Will new mortgage paperwork help housing market?by Peter Miller
The Consumer Financial Protection Bureau (CFPB) says we need to make the mortgage process simpler and more understandable. This sounds like a good idea, but having just completed a mortgage refinance, I’m not particularly sure that the CFPB is on the right track.
It was in January 2010 that HUD introduced a new form that borrowers were supposed to receive within three days of making a loan application. The 2010 Good Faith Estimate of Closing Costs (GFE) was and is an excellent form, a huge improvement over the paperwork that had previously been used for many years. With the 2010 GFE you could clearly see your interest rate, closing costs and whether the loan had a balloon payment or prepayment penalty.
There is also a federal Truth-in-Lending form, which outlines precise mortgage terms. The CFPB wants to combine both the GFE and the Truth-in-Lending form into a single, readable form called a Loan Estimate.
The real issue, though, has nothing to do with graphic design or plain type. Behind all the claims of readability and convenience what’s really at stake is money.
“Through a simpler and better understanding of their costs,” said then-HUD Secretary Steve Preston in 2008 in explaining the 2010 GFE to come, “consumers can shop more effectively for a mortgage. Based on HUD’s economic analysis, we estimate that improving upfront disclosures on the GFE and limiting the amount that estimated charges could change will save consumers nearly $700 in loan costs.”
A 69 percent rate?
So is the new proposed form any better than the information I got when applying for a loan in just the past few weeks? Will it save anyone more money?
The new Loan Estimate is three pages long versus two pages for the current Truth-in-Lending and three pages for the 2010 GFE, a total of five pages.
The new form certainly has more white space, bigger type and better graphics. To the extent that the form is clear and allows easier loan comparisons it should help borrowers. But it won’t lower mortgage rates and it’s not a great improvement over the current forms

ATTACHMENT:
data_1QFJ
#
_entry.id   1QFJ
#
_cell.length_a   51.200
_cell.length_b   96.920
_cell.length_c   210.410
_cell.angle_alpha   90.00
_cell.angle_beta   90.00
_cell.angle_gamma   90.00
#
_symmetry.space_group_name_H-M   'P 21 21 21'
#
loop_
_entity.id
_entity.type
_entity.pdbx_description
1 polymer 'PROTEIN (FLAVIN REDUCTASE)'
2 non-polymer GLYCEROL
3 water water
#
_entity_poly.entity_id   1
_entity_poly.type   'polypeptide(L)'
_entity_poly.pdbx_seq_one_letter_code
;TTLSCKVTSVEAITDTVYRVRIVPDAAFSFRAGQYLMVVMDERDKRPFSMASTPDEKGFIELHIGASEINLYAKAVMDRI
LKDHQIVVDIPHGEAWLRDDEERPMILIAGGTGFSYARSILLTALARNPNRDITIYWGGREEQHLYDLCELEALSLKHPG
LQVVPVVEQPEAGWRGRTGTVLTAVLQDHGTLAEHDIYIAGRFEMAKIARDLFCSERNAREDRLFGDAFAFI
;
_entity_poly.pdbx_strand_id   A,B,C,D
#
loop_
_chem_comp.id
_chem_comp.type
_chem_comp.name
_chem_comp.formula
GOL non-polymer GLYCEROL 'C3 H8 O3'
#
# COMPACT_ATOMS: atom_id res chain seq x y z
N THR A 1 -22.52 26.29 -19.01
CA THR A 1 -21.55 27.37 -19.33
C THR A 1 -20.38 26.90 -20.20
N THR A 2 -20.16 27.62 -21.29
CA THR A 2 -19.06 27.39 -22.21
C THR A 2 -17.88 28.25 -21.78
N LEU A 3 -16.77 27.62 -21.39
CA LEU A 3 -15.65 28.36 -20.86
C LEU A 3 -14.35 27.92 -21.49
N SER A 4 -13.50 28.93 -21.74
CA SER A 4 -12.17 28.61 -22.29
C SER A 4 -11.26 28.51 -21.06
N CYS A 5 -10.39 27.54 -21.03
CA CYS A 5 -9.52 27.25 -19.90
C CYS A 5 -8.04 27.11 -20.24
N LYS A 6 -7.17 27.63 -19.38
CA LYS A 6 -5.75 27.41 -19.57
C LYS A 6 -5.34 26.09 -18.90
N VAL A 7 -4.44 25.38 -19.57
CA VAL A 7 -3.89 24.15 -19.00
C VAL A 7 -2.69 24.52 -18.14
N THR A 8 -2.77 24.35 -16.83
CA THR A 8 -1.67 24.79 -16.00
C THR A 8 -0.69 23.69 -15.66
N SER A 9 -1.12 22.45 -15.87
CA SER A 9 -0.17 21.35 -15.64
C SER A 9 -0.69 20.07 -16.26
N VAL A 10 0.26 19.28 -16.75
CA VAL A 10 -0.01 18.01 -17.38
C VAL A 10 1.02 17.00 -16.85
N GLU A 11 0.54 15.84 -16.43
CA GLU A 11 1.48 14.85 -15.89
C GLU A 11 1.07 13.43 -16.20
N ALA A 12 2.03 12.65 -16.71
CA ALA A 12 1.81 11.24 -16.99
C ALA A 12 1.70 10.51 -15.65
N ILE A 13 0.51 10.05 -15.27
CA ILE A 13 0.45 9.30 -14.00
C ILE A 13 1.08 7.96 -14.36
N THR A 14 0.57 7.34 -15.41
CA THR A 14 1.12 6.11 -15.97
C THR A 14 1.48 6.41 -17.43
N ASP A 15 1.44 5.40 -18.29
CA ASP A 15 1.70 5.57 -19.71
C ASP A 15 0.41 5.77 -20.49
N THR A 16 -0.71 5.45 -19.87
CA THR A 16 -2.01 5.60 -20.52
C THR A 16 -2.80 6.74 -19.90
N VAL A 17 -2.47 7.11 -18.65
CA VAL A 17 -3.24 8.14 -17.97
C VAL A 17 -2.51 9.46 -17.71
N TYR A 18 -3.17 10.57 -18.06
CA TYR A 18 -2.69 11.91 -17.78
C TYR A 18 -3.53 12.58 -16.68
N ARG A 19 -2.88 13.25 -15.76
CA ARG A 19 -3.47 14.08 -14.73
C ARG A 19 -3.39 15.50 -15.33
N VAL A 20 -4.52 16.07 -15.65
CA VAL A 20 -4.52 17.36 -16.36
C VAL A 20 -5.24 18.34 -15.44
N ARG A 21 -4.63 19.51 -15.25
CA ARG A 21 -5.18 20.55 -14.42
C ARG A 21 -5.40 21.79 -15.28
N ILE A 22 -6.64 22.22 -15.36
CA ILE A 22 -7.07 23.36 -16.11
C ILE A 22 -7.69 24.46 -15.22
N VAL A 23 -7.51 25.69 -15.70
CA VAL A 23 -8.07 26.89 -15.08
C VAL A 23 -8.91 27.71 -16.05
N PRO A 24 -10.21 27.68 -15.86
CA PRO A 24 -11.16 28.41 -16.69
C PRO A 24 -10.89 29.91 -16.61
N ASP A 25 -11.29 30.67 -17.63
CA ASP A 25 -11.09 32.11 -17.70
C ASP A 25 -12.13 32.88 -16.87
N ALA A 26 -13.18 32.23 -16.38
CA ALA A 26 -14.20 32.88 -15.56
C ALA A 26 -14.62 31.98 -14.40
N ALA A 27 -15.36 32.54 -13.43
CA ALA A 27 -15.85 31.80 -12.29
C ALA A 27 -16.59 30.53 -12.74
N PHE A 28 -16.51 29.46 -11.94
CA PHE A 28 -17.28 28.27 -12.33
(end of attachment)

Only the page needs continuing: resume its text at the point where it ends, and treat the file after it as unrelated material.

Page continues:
For instance, on page three the Loan Estimate shows the cost of the loan after five years including the interest rate, the total payment cost, the scheduled principal reduction and the interest paid.
Then it shows the “total interest percentage,” or TIP, the “total amount of interest that you will pay over the loan term as a percentage of your loan amount.” In the case of the model form the total interest percentage is 69.447 percent.
In other words if you borrow $162,000 over 30 years at 3.875 percent, the total interest cost over the life of the loan will be $112,240.80 — 69 percent of all monthly payments.
But few mortgages last 30 years and the total interest cost of the loan can change radically by making prepayments. For these reasons it would be fine to include the TIP figure in the new form but with a clearer explanation of what the figure means and that it’s not absolute.
The new form also needs a line to indicate whether the new loan is for a prime residence or an investment property. Mortgage rates vary depending on the use of the property and this is a key factor which should be shown to alert lenders and mortgage investors.
Lastly, the form says borrowers may elect to shop for certain services including title insurance. Right. The CFPB ought to shop for title insurance; they might be surprised at the pricing uniformity they encounter.
The reality is that the forms we have now are much better than they used to be and fixing them is not a major project. Repairing the mortgage system with real reform is much more important, and untouched with the new paperwork.